An investigation was launched when more than 50 local women reported to media that they had been lured into sex-for-work schemes by WHO staff. These safeguarding risks are also not new: in 2001-02, allegations of a sex-for-aid scandal in West Africa led to the first global humanitarian policies on addressing sexual exploitation and abuse.

Safeguarding vulnerable people

This is an unpleasant but very real element to humanitarian crises — the exploitation of deeply vulnerable people. Prevention, detection, reporting and response measures must be robust and effective to ensure exploitation cannot happen. 

If humanitarian agencies really want to protect the communities they serve, they must place safeguarding front and centre of emergency response.

Through the support of the Irish public and corporate partners, Goal was able to deploy our emergency response team to assess the needs of displaced people within days of the Russian invasion of Ukraine. 

Goal has been working with displaced populations and refugees in conflict zones, in over 60 countries around the world, for 45 years. 

In response to the Ukraine crisis, we first sought to understand the security and safety risks, and the nature and needs of the populations on the move — whether food, shelter, health and/or sanitation are the most urgent needs. 

Culturally sensitive response

We also sought to quickly identify local partners with whom to work and support, to ensure a relevant and culturally sensitive response.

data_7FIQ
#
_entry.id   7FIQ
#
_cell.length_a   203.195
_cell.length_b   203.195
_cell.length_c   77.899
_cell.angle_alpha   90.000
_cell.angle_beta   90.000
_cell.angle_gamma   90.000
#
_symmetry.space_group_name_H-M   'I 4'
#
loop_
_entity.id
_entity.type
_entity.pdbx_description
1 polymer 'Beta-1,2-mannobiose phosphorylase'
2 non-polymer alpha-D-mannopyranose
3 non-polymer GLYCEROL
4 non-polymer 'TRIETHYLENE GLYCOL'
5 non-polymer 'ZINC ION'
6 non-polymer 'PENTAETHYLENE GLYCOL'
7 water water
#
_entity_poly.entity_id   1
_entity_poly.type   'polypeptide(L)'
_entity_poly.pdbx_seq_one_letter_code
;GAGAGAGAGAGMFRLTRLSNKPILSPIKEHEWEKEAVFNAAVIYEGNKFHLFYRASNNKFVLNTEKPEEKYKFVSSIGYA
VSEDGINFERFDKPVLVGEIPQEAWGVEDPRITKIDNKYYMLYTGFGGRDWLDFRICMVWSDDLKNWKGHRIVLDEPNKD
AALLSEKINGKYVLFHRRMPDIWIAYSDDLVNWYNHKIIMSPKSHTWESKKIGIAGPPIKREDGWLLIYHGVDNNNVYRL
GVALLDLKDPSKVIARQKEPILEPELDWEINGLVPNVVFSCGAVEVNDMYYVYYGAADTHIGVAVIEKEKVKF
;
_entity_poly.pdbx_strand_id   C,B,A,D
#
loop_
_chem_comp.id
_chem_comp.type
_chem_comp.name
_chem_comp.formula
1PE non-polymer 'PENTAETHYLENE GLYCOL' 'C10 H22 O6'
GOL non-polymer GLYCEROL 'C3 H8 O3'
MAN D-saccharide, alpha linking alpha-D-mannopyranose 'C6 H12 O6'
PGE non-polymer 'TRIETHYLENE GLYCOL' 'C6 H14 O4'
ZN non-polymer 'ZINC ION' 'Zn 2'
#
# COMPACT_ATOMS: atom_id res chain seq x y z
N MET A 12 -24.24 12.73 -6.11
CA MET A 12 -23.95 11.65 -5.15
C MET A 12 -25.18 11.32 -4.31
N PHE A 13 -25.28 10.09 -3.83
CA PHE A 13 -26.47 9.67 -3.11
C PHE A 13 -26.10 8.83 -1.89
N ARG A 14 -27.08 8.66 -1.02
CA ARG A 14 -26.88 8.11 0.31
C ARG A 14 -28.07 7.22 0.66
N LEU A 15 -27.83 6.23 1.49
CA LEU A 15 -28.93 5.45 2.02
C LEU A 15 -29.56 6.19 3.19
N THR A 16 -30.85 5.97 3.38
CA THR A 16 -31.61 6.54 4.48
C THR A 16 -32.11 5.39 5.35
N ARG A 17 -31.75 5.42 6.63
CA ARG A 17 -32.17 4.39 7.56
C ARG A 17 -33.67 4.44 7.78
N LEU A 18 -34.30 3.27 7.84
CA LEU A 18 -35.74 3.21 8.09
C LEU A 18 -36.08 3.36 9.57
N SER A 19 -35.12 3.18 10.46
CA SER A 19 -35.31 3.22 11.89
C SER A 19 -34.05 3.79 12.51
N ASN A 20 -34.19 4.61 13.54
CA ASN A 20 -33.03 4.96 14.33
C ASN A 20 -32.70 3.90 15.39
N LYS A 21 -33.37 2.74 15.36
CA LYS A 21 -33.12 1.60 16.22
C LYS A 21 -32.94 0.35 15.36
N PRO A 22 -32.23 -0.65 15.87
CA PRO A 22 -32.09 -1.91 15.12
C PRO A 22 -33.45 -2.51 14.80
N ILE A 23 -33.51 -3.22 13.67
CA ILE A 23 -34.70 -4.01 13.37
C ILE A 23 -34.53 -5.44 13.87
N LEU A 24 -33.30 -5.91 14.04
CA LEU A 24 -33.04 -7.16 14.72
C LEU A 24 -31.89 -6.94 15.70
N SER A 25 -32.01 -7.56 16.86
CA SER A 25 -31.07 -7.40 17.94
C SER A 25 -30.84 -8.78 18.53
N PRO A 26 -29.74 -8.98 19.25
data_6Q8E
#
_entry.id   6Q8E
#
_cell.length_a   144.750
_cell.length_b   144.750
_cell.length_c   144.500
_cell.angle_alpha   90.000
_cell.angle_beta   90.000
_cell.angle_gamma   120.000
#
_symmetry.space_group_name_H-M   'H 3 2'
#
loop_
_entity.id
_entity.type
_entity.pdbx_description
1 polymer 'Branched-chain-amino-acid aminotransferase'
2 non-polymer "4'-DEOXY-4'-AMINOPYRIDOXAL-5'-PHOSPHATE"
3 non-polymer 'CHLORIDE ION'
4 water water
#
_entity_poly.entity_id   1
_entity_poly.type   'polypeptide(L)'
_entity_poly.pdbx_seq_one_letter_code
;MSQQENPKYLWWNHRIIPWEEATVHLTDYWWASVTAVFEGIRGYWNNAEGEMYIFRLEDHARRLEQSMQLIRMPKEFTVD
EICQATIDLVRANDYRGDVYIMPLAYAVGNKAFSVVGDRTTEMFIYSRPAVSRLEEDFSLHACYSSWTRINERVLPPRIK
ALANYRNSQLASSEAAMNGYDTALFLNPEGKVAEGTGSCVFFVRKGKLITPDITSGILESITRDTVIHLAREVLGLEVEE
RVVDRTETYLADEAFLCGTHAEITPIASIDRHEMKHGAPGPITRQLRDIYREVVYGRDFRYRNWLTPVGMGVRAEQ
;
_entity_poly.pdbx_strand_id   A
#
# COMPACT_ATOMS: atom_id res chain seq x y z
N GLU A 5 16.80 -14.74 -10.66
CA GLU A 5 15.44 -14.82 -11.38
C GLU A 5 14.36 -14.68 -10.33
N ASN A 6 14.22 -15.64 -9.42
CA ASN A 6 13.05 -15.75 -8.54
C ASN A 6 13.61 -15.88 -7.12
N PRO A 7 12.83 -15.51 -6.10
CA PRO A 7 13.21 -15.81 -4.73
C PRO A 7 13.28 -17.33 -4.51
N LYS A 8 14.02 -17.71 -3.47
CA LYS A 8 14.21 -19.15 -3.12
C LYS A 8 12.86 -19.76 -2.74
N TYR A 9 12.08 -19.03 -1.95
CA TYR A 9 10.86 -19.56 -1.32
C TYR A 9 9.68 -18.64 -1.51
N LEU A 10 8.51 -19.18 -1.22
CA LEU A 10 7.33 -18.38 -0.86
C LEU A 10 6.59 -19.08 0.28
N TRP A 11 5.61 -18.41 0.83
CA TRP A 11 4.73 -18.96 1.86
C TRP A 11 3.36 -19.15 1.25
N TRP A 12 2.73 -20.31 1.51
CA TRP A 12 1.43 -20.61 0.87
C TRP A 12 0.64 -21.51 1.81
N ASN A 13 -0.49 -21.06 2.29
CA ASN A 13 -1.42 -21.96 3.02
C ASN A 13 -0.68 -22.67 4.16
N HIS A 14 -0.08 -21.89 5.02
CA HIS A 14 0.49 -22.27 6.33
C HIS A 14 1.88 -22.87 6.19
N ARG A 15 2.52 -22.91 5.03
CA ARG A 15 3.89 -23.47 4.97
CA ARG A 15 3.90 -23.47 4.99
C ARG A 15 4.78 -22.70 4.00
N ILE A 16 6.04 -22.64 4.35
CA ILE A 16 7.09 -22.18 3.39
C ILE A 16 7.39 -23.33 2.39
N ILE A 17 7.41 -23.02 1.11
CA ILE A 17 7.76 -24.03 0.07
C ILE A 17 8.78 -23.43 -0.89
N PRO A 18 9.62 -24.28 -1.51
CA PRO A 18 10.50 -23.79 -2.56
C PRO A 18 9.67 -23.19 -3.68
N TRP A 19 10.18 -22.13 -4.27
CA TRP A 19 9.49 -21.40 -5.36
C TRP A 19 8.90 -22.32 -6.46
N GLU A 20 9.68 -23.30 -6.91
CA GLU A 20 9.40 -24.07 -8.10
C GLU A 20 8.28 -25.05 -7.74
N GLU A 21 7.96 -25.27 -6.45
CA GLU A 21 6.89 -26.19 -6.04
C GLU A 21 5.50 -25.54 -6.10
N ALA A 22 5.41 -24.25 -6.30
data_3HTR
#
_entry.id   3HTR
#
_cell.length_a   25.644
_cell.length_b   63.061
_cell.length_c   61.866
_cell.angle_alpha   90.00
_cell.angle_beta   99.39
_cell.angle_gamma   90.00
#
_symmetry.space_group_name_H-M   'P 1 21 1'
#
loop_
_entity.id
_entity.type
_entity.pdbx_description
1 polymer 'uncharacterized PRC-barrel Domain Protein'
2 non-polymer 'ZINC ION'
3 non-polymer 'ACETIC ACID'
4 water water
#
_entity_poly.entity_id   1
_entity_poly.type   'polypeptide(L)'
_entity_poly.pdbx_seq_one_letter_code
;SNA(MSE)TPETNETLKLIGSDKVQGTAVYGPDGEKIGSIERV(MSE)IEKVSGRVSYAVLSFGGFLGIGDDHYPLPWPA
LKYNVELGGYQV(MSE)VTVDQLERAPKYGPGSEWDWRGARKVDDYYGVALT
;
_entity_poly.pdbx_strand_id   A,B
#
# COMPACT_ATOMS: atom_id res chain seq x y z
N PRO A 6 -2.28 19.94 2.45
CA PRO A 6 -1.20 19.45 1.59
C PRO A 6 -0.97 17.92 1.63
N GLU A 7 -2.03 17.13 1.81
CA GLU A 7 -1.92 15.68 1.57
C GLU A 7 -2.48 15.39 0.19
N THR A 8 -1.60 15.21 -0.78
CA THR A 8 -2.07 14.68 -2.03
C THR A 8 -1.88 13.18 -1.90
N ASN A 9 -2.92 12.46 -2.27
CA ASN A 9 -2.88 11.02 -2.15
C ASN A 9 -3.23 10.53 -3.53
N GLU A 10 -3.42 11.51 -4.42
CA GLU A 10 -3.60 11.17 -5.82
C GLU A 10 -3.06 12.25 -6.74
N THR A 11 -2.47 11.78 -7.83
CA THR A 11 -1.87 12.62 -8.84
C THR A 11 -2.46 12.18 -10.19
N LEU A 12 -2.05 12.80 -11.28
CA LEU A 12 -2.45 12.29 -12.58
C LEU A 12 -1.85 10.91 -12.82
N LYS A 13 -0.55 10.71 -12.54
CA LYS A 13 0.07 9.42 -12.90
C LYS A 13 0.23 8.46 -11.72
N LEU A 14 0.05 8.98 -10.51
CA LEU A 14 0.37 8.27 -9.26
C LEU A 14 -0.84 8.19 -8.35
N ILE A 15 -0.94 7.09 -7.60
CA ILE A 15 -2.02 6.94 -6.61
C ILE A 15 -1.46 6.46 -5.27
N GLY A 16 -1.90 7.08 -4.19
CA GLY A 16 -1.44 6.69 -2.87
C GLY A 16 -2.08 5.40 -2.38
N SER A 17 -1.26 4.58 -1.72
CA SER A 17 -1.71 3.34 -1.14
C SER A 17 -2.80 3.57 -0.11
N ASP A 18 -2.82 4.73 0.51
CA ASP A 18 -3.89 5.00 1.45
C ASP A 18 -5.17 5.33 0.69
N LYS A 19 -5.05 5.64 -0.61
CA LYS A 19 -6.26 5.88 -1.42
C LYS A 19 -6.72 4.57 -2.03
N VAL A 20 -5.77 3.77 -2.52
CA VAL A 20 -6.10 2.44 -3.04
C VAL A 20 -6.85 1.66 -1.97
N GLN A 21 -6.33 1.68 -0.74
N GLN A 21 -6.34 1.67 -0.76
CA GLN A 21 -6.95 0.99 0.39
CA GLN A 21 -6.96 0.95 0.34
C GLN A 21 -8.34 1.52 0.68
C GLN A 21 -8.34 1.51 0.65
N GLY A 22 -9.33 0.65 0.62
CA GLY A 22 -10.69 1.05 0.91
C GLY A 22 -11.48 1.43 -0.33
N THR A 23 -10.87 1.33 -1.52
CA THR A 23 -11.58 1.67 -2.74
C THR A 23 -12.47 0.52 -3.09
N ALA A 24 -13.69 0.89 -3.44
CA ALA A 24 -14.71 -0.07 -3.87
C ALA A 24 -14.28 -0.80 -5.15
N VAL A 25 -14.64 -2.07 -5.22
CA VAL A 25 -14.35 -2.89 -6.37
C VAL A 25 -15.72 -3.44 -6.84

Our initial assessment identified that those disembarking buses in Poland needed hygiene and personal sanitation items. We engaged with a local partner to assist in supply and distribution, ensured partner staff complied with Goal safeguarding policies while stipulating the behaviours expected of all Goal staff and partners. 

All hygiene kits were equipped with a complaints card and hotline number to ensure recipients knew where to communicate any concerns or complaints.

Luba (who did not want to provide her last name) rests at a relief centre in Rzeszow, Poland. Her husband and children were killed before she fled the Donetsk region where they lived. Picture: Joe Raedle/Getty Images

We are now embarking on a larger programme with the support of Irish Aid, offering legal and personal rights advice to internally displaced people and refugees, to ensure they are aware of their entitlements, protections and where to access critical services. 

Access to sexual and reproductive health services, as well as mental health and psychological support services, is critical in such settings. 

Through our work with our local partner in Ukraine, Right to Protection, are also providing this vital link.

To ensure we deal effectively and swiftly with any safeguarding complaints Goal has a dedicated complaints response team in our headquarters with an investigation unit led by two former superintendent detectives from an Garda Síochána and a global safeguarding adviser. 

Serious complaints are reported further to the relevant funders to ensure we remain accountable to them, and most importantly, the communities we serve.

Safeguarding mechanisms like these are the minimum protections vulnerable communities deserve; and are a critical step in supporting the journey to safety and stability for people displaced by this devastating conflict.

Mary Van Lieshout is complaints response director with Goal